In response to the McAfee report, a Google spokesperson told me that “Android has multi-layered protections that help keep users safe,” and, as noted in the McAfee report, that “Android users are currently protected from this by Google Play Protect , which is enabled by default on Android devices with Google Play Services. Google Play Protect can warn users or block apps known to exhibit malicious behavior, even if those apps come from sources outside of Play.”
Google also confirmed that it has worked with McAfee to tackle this new malware threat, as it is one of its App Defense Alliance partners.
Google’s focus and promotion on its Play Store ecosystem, including Play Protect, is commendable and is certainly making a difference. The problem, however, is that it will require a better software and security update process than is currently in place.
The nature of Android’s fragmented ecosystem has always lagged significantly behind Apple’s command and control structure when it comes to keeping devices up to date and responding to real-time issues. By relying on device OEMs for much of this work, Google doesn’t have the same controls as Apple, and it shows.
And by a twist of timing, we see this problem playing out right now.
If Ars Technica reported this weekend: “We’re a third of the way through February, but the Google Play January 2024 system update for Android is just now rolling out. The now infamous update was originally rolled out in early January, but was pulled after it started blocking users from their phone’s local storage. Apparently the update has been resolved and is being rolled out to devices again.”
But now – as of this weekend – it at least seems to have been resolved. Although Ars Technica warns that “the update marked the second time in four months that an automatic Android update has broken some Pixel phones… These issues all make updating a Pixel phone a scary proposition lately.”
And while that update issue affects Pixel phones, Samsung has its own issues, such as SamMobile explains. “Typically, it’s the flagship devices that get monthly security updates and the mid-range and budget models that get quarterly updates, but that’s not always clear. Some devices may receive monthly updates for the first two years after release and then be moved to the quarterly schedule, while others may be relegated to quarterly updates from day one.”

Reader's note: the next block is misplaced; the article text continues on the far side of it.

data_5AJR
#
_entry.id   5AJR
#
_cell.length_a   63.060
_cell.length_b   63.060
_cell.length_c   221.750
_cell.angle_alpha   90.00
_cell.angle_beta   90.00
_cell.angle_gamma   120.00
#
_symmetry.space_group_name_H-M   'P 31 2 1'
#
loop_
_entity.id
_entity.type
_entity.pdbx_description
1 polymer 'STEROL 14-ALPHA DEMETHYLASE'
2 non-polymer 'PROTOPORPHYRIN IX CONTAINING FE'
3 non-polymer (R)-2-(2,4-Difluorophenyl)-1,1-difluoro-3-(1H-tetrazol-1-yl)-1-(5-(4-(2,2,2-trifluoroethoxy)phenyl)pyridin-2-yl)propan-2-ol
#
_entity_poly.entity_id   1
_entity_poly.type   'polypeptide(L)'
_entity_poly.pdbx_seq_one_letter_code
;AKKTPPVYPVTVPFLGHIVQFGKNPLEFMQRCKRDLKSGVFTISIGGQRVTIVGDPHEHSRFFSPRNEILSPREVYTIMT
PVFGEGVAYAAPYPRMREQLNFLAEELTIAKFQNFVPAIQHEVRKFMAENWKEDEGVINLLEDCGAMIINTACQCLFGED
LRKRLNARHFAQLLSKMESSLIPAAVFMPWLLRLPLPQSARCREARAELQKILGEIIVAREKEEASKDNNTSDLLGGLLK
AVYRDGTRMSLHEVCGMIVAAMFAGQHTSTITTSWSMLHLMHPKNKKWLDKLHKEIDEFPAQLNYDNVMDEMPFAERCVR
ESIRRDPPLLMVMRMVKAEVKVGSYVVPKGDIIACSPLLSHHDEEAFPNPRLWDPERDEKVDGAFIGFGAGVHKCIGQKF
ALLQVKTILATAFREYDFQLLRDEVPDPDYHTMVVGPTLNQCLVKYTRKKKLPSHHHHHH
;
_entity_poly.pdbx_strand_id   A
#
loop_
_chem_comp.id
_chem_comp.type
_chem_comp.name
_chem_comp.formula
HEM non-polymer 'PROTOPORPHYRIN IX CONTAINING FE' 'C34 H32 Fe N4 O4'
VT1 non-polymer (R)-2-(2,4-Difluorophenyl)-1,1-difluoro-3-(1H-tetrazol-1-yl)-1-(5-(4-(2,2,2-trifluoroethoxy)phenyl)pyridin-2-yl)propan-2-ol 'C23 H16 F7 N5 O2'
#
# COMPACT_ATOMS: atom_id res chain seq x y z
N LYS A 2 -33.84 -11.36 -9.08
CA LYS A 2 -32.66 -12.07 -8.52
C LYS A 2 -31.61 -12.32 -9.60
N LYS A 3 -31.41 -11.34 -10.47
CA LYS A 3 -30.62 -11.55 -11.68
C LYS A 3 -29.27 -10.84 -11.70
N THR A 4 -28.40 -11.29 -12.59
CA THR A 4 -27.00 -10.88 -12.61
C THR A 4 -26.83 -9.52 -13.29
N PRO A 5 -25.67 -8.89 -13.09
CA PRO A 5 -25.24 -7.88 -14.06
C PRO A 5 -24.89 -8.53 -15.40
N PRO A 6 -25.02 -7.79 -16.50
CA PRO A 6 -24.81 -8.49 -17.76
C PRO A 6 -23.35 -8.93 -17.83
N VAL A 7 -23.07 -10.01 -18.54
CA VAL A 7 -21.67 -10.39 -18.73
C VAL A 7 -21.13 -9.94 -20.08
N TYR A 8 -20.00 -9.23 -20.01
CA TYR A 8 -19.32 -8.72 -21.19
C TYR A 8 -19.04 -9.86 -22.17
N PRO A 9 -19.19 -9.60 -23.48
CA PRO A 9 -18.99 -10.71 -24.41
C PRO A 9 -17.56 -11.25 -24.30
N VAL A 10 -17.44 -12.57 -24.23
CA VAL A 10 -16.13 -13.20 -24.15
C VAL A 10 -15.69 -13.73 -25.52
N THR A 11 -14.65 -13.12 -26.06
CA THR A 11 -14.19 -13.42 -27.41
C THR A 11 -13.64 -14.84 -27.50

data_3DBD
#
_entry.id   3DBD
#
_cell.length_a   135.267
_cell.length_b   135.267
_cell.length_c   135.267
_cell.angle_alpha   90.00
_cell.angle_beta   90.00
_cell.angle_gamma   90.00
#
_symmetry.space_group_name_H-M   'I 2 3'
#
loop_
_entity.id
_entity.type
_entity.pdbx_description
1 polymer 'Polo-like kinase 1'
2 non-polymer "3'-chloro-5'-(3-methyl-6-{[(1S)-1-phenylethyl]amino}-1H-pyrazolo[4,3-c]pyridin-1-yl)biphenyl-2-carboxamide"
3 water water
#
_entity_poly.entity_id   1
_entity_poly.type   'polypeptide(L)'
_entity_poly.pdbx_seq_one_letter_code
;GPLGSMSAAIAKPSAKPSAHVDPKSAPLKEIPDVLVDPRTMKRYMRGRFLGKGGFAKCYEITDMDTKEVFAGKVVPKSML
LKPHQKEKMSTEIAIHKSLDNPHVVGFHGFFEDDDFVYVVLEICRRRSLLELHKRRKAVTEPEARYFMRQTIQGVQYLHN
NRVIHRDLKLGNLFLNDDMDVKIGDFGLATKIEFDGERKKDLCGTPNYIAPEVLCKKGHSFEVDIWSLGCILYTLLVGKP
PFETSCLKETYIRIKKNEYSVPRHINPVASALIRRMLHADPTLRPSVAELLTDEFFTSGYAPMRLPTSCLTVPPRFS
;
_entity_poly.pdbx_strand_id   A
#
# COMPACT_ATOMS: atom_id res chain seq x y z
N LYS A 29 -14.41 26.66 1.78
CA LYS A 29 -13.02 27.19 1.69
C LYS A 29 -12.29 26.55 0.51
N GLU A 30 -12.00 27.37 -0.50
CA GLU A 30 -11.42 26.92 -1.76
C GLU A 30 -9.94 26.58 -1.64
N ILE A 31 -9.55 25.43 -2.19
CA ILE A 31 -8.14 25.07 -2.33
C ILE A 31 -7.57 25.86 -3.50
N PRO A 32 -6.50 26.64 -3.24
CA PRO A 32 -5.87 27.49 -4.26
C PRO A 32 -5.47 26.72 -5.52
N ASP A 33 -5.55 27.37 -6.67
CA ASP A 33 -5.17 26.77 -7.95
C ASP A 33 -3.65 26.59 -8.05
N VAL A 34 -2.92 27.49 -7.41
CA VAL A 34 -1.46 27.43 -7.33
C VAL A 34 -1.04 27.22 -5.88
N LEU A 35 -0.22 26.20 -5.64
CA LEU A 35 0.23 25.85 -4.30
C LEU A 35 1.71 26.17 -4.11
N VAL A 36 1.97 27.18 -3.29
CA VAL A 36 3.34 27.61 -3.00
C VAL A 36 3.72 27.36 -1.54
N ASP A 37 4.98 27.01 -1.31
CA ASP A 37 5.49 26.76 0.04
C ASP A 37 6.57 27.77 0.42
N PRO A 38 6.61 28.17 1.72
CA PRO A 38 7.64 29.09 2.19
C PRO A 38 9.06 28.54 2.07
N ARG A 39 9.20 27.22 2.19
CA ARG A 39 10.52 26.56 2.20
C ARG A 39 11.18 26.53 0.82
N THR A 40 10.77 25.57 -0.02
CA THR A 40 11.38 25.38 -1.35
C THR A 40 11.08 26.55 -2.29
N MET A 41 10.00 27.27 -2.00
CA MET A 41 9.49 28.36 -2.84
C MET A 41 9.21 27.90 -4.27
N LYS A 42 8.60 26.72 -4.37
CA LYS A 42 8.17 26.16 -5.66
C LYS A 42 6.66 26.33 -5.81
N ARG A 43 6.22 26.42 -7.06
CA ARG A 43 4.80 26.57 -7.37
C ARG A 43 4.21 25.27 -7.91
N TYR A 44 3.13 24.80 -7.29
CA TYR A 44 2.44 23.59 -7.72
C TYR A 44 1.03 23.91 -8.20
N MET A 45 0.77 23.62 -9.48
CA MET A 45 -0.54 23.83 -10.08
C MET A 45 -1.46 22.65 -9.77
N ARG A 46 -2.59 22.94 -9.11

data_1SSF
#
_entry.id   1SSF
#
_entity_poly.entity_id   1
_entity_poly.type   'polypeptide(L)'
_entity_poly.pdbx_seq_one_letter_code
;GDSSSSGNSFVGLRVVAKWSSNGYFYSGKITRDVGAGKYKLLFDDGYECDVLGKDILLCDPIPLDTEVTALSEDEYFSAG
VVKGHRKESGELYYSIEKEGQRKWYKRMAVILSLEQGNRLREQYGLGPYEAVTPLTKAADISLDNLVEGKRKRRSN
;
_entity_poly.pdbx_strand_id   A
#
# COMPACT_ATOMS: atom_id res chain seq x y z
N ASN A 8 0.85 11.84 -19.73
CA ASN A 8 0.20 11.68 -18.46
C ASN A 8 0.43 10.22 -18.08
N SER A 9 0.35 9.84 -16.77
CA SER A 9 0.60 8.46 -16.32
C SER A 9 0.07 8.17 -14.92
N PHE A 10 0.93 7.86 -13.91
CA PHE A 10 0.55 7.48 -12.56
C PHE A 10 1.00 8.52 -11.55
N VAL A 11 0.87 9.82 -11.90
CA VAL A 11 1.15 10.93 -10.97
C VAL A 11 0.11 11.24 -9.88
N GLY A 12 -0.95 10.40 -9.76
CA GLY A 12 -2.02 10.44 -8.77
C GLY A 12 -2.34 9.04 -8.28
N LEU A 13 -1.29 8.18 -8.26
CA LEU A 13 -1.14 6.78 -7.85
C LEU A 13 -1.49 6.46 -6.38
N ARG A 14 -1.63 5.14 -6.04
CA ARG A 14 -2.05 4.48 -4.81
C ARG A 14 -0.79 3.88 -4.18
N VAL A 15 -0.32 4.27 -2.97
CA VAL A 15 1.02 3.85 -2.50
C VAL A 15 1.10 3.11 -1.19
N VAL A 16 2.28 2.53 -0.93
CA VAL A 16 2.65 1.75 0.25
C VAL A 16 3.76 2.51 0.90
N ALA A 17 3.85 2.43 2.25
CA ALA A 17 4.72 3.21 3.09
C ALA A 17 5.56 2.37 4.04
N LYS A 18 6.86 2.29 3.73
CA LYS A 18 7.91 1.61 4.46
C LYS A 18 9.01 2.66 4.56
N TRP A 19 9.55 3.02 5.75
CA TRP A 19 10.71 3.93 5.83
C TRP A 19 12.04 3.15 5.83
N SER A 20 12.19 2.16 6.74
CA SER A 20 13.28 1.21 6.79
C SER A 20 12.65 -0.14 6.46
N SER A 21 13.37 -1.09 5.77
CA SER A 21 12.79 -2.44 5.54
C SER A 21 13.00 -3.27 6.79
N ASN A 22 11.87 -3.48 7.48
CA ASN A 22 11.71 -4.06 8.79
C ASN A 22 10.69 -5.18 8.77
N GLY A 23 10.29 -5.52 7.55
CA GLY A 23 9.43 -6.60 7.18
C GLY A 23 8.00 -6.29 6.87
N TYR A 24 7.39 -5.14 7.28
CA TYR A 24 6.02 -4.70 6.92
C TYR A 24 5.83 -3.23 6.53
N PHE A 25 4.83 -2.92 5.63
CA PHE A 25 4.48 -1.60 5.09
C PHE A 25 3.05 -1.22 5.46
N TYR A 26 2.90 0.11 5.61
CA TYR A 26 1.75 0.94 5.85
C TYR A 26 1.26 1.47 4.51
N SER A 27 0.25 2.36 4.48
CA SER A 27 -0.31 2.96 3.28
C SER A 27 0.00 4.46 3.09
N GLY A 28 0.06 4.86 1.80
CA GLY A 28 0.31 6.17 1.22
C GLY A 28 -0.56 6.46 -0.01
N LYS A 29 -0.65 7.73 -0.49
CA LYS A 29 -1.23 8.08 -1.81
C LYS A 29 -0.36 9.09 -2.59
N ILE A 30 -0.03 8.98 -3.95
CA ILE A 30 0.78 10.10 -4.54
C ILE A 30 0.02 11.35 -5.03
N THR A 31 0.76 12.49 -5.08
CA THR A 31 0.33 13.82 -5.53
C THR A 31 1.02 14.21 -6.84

All this means that there is a real need for user common sense and good practice to stay safe. The advice remains very good terribly simple. Never click on links like the ones seen in this latest campaign, especially not Do not install apps directly from links. This was central to the warning about ESET’s copycat app. You should also never agree to permission requests that are not part of the specific functionality of an app.
These are the golden rules for apps and updates:
- Stick to official app stores. Don’t use third-party stores or change your device’s security settings to allow an app to load.
- Check the developer in the app description. Is this someone you would like to have in your life? And check the reviews: do they look legit or farmed?
- Don’t give permission to an app that doesn’t need it: Torches and stargazing apps don’t need access to your contacts and phone. And never grant accessibility permissions that facilitate device control unless you need to.
- Never ever click links in emails or messages that directly download apps or updates. Always use app stores for installations and updates.
- Don’t install apps that link to established apps like WhatsApp unless you are sure they are legitimate. Check reviews and online articles.